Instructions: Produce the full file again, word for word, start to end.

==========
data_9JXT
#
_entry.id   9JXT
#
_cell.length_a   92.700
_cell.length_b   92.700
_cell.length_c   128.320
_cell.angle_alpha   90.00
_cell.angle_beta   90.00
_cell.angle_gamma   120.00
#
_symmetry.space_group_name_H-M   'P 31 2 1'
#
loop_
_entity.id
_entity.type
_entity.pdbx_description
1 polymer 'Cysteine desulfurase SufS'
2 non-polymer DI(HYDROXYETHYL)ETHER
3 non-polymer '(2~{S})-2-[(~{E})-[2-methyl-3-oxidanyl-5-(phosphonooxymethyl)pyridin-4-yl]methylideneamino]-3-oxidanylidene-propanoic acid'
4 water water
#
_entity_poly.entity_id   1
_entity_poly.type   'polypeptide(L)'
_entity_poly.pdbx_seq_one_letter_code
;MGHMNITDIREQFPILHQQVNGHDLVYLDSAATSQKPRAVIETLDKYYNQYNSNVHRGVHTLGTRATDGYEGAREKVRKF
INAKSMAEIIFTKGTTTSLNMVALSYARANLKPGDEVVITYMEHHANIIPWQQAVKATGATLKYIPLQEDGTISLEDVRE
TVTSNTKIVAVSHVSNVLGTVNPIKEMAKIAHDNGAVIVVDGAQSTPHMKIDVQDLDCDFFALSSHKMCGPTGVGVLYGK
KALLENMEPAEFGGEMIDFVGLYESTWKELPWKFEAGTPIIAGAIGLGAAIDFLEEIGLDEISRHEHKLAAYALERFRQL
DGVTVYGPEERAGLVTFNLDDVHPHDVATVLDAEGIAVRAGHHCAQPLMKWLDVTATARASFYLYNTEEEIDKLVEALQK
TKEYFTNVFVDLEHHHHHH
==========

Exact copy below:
data_9JXT
#
_entry.id   9JXT
#
_cell.length_a   92.700
_cell.length_b   92.700
_cell.length_c   128.320
_cell.angle_alpha   90.00
_cell.angle_beta   90.00
_cell.angle_gamma   120.00
#
_symmetry.space_group_name_H-M   'P 31 2 1'
#
loop_
_entity.id
_entity.type
_entity.pdbx_description
1 polymer 'Cysteine desulfurase SufS'
2 non-polymer DI(HYDROXYETHYL)ETHER
3 non-polymer '(2~{S})-2-[(~{E})-[2-methyl-3-oxidanyl-5-(phosphonooxymethyl)pyridin-4-yl]methylideneamino]-3-oxidanylidene-propanoic acid'
4 water water
#
_entity_poly.entity_id   1
_entity_poly.type   'polypeptide(L)'
_entity_poly.pdbx_seq_one_letter_code
;MGHMNITDIREQFPILHQQVNGHDLVYLDSAATSQKPRAVIETLDKYYNQYNSNVHRGVHTLGTRATDGYEGAREKVRKF
INAKSMAEIIFTKGTTTSLNMVALSYARANLKPGDEVVITYMEHHANIIPWQQAVKATGATLKYIPLQEDGTISLEDVRE
TVTSNTKIVAVSHVSNVLGTVNPIKEMAKIAHDNGAVIVVDGAQSTPHMKIDVQDLDCDFFALSSHKMCGPTGVGVLYGK
KALLENMEPAEFGGEMIDFVGLYESTWKELPWKFEAGTPIIAGAIGLGAAIDFLEEIGLDEISRHEHKLAAYALERFRQL
DGVTVYGPEERAGLVTFNLDDVHPHDVATVLDAEGIAVRAGHHCAQPLMKWLDVTATARASFYLYNTEEEIDKLVEALQK
TKEYFTNVFVDLEHHHHHH